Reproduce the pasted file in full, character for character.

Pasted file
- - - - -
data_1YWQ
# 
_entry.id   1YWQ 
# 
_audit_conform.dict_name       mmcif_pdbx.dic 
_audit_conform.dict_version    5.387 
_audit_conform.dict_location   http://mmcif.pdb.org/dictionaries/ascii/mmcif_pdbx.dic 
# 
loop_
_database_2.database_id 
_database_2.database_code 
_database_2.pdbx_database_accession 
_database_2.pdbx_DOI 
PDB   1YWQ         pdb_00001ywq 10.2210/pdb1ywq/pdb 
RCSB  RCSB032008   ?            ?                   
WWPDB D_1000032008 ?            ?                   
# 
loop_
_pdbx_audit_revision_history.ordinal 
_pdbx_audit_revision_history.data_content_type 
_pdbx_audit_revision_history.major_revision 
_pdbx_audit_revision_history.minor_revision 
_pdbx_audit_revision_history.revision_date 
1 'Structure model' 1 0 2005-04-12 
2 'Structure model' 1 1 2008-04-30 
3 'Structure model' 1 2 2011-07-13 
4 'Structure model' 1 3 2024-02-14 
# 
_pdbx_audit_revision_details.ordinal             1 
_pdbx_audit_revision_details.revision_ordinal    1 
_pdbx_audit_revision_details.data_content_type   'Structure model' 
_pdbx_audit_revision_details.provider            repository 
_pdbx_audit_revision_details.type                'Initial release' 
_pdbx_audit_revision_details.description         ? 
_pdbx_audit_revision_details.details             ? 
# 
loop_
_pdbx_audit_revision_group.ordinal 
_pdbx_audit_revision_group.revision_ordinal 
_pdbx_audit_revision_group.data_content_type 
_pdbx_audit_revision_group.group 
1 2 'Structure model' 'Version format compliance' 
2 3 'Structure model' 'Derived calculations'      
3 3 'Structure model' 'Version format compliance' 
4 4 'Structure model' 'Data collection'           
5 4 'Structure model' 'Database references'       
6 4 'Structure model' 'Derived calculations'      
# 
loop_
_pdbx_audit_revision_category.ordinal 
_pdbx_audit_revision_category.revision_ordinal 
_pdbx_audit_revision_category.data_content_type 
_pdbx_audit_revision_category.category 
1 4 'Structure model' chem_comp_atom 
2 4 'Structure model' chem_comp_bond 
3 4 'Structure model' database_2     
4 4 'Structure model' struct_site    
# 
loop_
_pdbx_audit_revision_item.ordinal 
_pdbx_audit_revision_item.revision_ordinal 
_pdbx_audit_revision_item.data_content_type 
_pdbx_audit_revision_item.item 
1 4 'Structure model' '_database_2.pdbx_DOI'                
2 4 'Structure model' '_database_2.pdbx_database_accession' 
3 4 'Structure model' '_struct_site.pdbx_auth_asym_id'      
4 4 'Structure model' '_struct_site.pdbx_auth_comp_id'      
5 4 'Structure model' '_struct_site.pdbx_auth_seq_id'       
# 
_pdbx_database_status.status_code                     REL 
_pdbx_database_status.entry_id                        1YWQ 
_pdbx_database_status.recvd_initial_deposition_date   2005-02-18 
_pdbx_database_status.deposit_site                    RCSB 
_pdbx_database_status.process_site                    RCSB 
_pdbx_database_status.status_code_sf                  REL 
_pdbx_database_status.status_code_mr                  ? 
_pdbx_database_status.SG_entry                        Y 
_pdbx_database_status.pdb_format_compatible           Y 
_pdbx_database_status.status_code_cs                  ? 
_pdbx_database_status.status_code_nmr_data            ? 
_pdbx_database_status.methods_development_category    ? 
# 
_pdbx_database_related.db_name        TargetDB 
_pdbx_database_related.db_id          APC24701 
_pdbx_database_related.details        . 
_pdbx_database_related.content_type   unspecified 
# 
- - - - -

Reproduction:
data_1YWQ
# 
_entry.id   1YWQ 
# 
_audit_conform.dict_name       mmcif_pdbx.dic 
_audit_conform.dict_version    5.387 
_audit_conform.dict_location   http://mmcif.pdb.org/dictionaries/ascii/mmcif_pdbx.dic 
# 
loop_
_database_2.database_id 
_database_2.database_code 
_database_2.pdbx_database_accession 
_database_2.pdbx_DOI 
PDB   1YWQ         pdb_00001ywq 10.2210/pdb1ywq/pdb 
RCSB  RCSB032008   ?            ?                   
WWPDB D_1000032008 ?            ?                   
# 
loop_
_pdbx_audit_revision_history.ordinal 
_pdbx_audit_revision_history.data_content_type 
_pdbx_audit_revision_history.major_revision 
_pdbx_audit_revision_history.minor_revision 
_pdbx_audit_revision_history.revision_date 
1 'Structure model' 1 0 2005-04-12 
2 'Structure model' 1 1 2008-04-30 
3 'Structure model' 1 2 2011-07-13 
4 'Structure model' 1 3 2024-02-14 
# 
_pdbx_audit_revision_details.ordinal             1 
_pdbx_audit_revision_details.revision_ordinal    1 
_pdbx_audit_revision_details.data_content_type   'Structure model' 
_pdbx_audit_revision_details.provider            repository 
_pdbx_audit_revision_details.type                'Initial release' 
_pdbx_audit_revision_details.description         ? 
_pdbx_audit_revision_details.details             ? 
# 
loop_
_pdbx_audit_revision_group.ordinal 
_pdbx_audit_revision_group.revision_ordinal 
_pdbx_audit_revision_group.data_content_type 
_pdbx_audit_revision_group.group 
1 2 'Structure model' 'Version format compliance' 
2 3 'Structure model' 'Derived calculations'      
3 3 'Structure model' 'Version format compliance' 
4 4 'Structure model' 'Data collection'           
5 4 'Structure model' 'Database references'       
6 4 'Structure model' 'Derived calculations'      
# 
loop_
_pdbx_audit_revision_category.ordinal 
_pdbx_audit_revision_category.revision_ordinal 
_pdbx_audit_revision_category.data_content_type 
_pdbx_audit_revision_category.category 
1 4 'Structure model' chem_comp_atom 
2 4 'Structure model' chem_comp_bond 
3 4 'Structure model' database_2     
4 4 'Structure model' struct_site    
# 
loop_
_pdbx_audit_revision_item.ordinal 
_pdbx_audit_revision_item.revision_ordinal 
_pdbx_audit_revision_item.data_content_type 
_pdbx_audit_revision_item.item 
1 4 'Structure model' '_database_2.pdbx_DOI'                
2 4 'Structure model' '_database_2.pdbx_database_accession' 
3 4 'Structure model' '_struct_site.pdbx_auth_asym_id'      
4 4 'Structure model' '_struct_site.pdbx_auth_comp_id'      
5 4 'Structure model' '_struct_site.pdbx_auth_seq_id'       
# 
_pdbx_database_status.status_code                     REL 
_pdbx_database_status.entry_id                        1YWQ 
_pdbx_database_status.recvd_initial_deposition_date   2005-02-18 
_pdbx_database_status.deposit_site                    RCSB 
_pdbx_database_status.process_site                    RCSB 
_pdbx_database_status.status_code_sf                  REL 
_pdbx_database_status.status_code_mr                  ? 
_pdbx_database_status.SG_entry                        Y 
_pdbx_database_status.pdb_format_compatible           Y 
_pdbx_database_status.status_code_cs                  ? 
_pdbx_database_status.status_code_nmr_data            ? 
_pdbx_database_status.methods_development_category    ? 
# 
_pdbx_database_related.db_name        TargetDB 
_pdbx_database_related.db_id          APC24701 
_pdbx_database_related.details        . 
_pdbx_database_related.content_type   unspecified 
# 